Prescription drug addiction: government launches investigation

Public Health England will review prescription of medicines including opioid painkillers

The government has ordered an investigation into the growing problem of addiction to prescription drugs such as painkillers and medicines to treat anxiety and insomnia.

Steve Brine, the public health minister, has acted after it emerged that one in 11 (8.9%) patients treated by the NHS in England last year was given a drug that can induce dependency.

Fears about excessive prescription has also been boosted more than 100% rise in the number of antidepressants prescribed in England over the last decade and the fact antidepressants prescribed in England over the last decade and the fact that prescription of addictive medicines has increased by 3% over the last five years.

Full story – https://www.theguardian.com/society/2018/jan/24/prescription-drug-addiction-government-launches-investigation

The Doctor Who Gave Up Drugs

Two years ago, Dr Chris van Tulleken discovered we are taking more prescription drugs than ever before – a billion prescriptions a year in the UK. He worked with a GP surgery to get patients to try drug-free alternatives – with amazing results.

Now he is on a new mission – to understand why we are giving British kids over three times more medication than we were 40 years ago. As a new dad, Chris has a very personal motivation to explore the reasons behind this explosion in medication. In the series he sets about finding alternatives which might be just as, or even more, effective than drugs. He tackles the shocking rise in teens taking anti-depressants by testing if wilderness therapy can work where the drugs are failing. He investigates why parents are giving out so many over-the-counter meds when they may not be always necessary, and he helps hyperactive kids replace their drugs with mindful meditation.

He also digs deeper into the forces driving the over-medication of UK children and asks whether the drug industry itself could be playing a part in the rise. In 2016 we spent a staggering £64 million on one brand of children’s liquid paracetamol. Chris meets a self-confessed fan who reveals she has bought over 25 bottles in less than two years! As a new dad, Chris doesn’t blame vulnerable parents. His research reveals a pharmaceutical industry that helps create a culture which, he believes, encourages parents to unnecessarily use liquid paracetamol. At a family fair in Bristol, Chris creates a surprising stunt to show Britain’s parents when not to give liquid paracetamol and make sure they don’t waste their hard-earned money giving children drugs they don’t need.

One of the other areas where medication rates have increased the most is treating kids’ behavioural problems – prescription meds for ADHD have increased by 800 per cent since 2000. These drugs do help some symptoms of ADHD in the short-term, but side effects can include loss of hunger, changes in personality and stunted growth. Chris joins a group of hyperactive children as they attempt the impossible – an intense course of stillness and mindful meditation as an alternative to the meds. As the families go on transformative and emotional journeys, they discover, with poignant results, that ADHD remedies do not always have to come in a pill.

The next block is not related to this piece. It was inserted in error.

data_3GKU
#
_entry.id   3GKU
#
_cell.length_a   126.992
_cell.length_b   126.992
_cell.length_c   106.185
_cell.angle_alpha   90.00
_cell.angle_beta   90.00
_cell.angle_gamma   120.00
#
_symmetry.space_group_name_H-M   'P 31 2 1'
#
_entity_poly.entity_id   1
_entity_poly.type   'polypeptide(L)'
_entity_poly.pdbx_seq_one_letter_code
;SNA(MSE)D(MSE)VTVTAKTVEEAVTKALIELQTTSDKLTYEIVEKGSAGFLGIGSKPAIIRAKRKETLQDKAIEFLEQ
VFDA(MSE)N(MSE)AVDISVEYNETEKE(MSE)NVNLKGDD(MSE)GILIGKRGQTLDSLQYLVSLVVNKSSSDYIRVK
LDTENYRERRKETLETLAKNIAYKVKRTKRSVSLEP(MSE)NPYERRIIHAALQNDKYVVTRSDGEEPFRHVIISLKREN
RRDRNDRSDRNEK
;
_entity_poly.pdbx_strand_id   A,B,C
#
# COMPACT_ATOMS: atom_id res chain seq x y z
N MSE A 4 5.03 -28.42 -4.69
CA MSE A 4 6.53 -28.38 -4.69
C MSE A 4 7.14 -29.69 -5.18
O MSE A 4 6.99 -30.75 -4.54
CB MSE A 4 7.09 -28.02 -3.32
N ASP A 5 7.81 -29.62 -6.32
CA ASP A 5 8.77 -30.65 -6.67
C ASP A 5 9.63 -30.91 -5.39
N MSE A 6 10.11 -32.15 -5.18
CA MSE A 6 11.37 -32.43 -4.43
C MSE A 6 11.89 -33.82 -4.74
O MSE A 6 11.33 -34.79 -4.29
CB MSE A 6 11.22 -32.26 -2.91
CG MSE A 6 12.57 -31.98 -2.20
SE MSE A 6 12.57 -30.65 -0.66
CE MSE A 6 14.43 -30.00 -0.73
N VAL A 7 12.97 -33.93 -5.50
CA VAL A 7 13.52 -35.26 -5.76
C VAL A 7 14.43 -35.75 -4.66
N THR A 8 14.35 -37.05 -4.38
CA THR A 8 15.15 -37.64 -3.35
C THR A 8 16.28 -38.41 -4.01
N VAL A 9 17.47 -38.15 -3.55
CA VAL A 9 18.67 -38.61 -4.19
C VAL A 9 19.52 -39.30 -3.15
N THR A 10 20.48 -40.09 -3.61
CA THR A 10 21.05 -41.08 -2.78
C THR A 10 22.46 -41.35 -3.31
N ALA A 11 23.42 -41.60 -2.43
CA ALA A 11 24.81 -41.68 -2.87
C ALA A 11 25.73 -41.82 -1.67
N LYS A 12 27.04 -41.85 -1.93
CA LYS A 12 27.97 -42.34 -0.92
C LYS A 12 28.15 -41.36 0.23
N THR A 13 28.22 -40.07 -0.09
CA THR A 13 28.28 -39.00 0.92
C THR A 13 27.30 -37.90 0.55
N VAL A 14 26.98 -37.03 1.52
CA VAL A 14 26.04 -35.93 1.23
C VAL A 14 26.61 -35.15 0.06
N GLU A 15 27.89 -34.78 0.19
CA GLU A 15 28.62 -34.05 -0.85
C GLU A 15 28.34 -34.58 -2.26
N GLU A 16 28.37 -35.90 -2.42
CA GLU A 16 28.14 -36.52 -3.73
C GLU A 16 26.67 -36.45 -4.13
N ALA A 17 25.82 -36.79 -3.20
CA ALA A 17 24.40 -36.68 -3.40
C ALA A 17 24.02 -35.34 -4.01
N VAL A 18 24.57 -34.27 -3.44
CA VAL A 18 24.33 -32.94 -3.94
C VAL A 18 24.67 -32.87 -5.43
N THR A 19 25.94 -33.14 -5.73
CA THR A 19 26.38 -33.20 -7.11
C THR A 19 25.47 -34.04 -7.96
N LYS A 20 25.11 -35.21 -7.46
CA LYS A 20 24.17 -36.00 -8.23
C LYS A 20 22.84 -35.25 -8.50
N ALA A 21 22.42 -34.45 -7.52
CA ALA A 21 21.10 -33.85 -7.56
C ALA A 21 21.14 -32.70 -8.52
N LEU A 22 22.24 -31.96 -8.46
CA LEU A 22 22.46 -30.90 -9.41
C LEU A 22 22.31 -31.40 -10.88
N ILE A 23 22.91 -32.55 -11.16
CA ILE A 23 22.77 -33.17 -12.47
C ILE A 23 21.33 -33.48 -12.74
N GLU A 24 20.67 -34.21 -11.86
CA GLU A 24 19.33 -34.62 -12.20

https://www.bbc.co.uk/programmes/b0b4jjq3

Drugs and driving: the law

It’s illegal to drive if either:

  • you’re unfit to do so because you’re on legal or illegal drugs
  • you have certain levels of illegal drugs in your blood (even if they haven’t affected your driving)

Legal drugs are prescription or over-the-counter medicines. If you’re taking them and not sure if you should drive, talk to your doctor, pharmacist or healthcare professional.

The police can stop you and make you do a ‘field impairment assessment’ if they think you’re on drugs. This is a series of tests, eg asking you to walk in a straight line. They can also use a roadside drug kit to screen for cannabis and cocaine.

If they think you’re unfit to drive because of taking drugs, you’ll be arrested and will have to take a blood or urine test at a police station.

You could be charged with a crime if the test shows you’ve taken drugs.

Prescription medicines

It’s illegal in England and Wales to drive with legal drugs in your body if it impairs your driving.

It’s an offence to drive if you have over the specified limits of certain drugs in your blood and you haven’t been prescribed them.

Talk to your doctor about whether you should drive if you’ve been prescribed any of the following drugs:

  • amphetamine, eg dexamphetamine or selegiline
  • clonazepam
  • diazepam
  • flunitrazepam
  • lorazepam
  • methadone
  • morphine or opiate and opioid-based drugs, eg codeine, tramadol or fentanyl
  • oxazepam
  • temazepam

You can drive after taking these drugs if:

  • you’ve been prescribed them and followed advice on how to take them by a healthcare professional
  • they aren’t causing you to be unfit to drive even if you’re above the specified limits

You could be prosecuted if you drive with certain levels of these drugs in your body and you haven’t been prescribed them.

The law doesn’t cover Northern Ireland and Scotland but you could still be arrested if you’re unfit to drive.

Penalties for drug driving

If you’re convicted of drug driving you’ll get:

  • a minimum 1 year driving ban
  • an unlimited fine
  • up to 6 months in prison
  • a criminal record

Your driving licence will also show you’ve been convicted for drug driving. This will last for 11 years.

The penalty for causing death by dangerous driving under the influence of drugs is a prison sentence of up to 14 years.

Other problems you could face

A conviction for drug driving also means:

  • your car insurance costs will increase significantly
  • if you drive for work, your employer will see your conviction on your licence
  • you may have trouble travelling to countries like the USA

( source: https://www.gov.uk/drug-driving-law )